The seaside village of Corcubión is one of the best preserved settlements along the coast of A Coruña. Declared a historical-artistic complex in 1985, the village boasts medieval architectural features, traditional houses along the coast, a pretty port in the middle of the historic centre and a modern residential area around the Quenxe Beach.
Amongst its monuments excels the 15th-century Gothic San Marcos Church (“Saint Mark the Evangelist”) that keeps the valuable statue of the titular Saint, San Marcos da Cadeira, brought from Italy by the Counts of Altamira. Strolling along the streets, we can see a significant ensemble of ancient buildings, urban palaces with heraldic shields and various examples of popular architecture: casas do pincho (houses with gable roof), maritime arcades sustained by stone cantilevers, stone stairways with a closed storage space underneath, hórreos (traditional 4-legged barns), cruceiros (stone cross on a pillar), fountains, etc. One of the most charming features of the village is its row of houses with their white windowed balconies dating from the beginning of the 20th century. These, together with the palm trees and the seaside promenade bordered with glazed ceramic tiles from Seville, give both a colonial and bourgeois impression to the village.
The fusion of the maritime and agricultural world has resulted in the fact that many of the houses, just like in medieval times, have a back garden with orchards (it is unbelievable how they could stay present on the Galician coast); between the stone walls that mark the division of the gardens, various public paths run offering us a leisurely walk to discover the so far hidden perspectives of the old quarter, the port, Cee, the distant entrance of the inlet and the always present Mount Pindo.
Next to the beach, the former coal dock houses the Maritime Museum that can be visited daily.
It is not only the village itself but also the municipality of Corcubión where the Extension of the Way of Saint James to Fisterra runs trodden each year by thousands of pilgrims. The route follows the old Rúa Real as far as the plaza de la Constitución (“Square of the Constitution”) then it goes through the Campo da Igrexa (“Church Square”), the rúa das Mercedes, the Campo do Rollo (playground) and along a rough path called Camiño da Fonte do Vilar, it ascends to the hamlet of Vilar passing by the San Roque pilgrims´ inn (resting area) run by the Friends of the Way of Saint James and finally reaching the hamlet of Amarela.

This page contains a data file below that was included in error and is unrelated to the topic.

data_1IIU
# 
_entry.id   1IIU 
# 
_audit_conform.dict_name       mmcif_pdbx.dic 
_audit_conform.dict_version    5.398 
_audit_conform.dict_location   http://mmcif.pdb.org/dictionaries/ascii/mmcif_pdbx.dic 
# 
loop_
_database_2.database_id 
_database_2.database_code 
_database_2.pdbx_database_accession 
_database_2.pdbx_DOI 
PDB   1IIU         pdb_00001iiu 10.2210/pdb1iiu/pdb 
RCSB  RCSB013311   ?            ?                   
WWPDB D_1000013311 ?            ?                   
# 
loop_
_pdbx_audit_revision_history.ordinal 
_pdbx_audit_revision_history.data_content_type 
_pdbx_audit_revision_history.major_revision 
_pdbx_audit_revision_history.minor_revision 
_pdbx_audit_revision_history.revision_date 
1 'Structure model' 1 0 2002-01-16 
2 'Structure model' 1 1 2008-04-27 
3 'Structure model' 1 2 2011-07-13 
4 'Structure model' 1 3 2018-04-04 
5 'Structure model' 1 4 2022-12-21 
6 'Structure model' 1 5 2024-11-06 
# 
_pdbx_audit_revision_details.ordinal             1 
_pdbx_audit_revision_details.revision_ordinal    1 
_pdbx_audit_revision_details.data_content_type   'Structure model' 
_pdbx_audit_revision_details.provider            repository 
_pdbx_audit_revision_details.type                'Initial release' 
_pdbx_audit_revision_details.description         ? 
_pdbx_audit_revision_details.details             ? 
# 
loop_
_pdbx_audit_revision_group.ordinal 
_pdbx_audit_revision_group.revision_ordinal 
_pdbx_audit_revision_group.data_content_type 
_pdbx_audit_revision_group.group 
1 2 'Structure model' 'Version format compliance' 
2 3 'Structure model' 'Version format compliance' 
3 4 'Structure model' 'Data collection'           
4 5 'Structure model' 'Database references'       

A very pleasant and appealing route along a small local road takes us from the Quenxe Beach (starts at the cemetery) as far as the Castillo del Cardenal (the “Cardinal´s Castle”, 1 km) which together with the opposite Castillo del Príncipe (the “Prince´s Castle, both from the 18th century) defended this inlet and played an important strategic role during the Enlightenment.
Walking on another 2 kilometres, we reach cabo Cee (“Cape Cee”) a headland with a lighthouse from where we can enjoy marvellous views over the whole Sound of Fisterra with Cape Fisterra to the west, the Lobeiras Isles and the small islands of Carrumeiro in the middle (one of them with a lighthouse standing out right from the sea) and the rocky and granitic Mount Pindo (621 metres high) to the east.
We can make this route a circular itinerary if on the way back we go towards Redonda (12th-century Romanesque San Pedro Church), the pilgrims´ inn and the hamlet of O Vilar by following the Way of Saint James in the opposite direction. The route is altogether 6 kms.
The most important festivals and celebrations include the Fiesta del Carmen (“Feast of the Virgin Carmen”, 15 July), the very popular Feria Medieval (Medieval Fair at the first weekend in July after the Fiesta del Carmen), the Fiesta del Porco Celta (the “Celtic Pork” Festival (the first Saturday of August) and the feasts of the patron saints San Marcos (Saint Mark, 25 April) and the Virgen de las Mercedes (“Virgin Mercedes”, 24 September).
The regional Tourist Information Office can be found in the building of the former 19th-century prison at the port and it is open every day all the year round.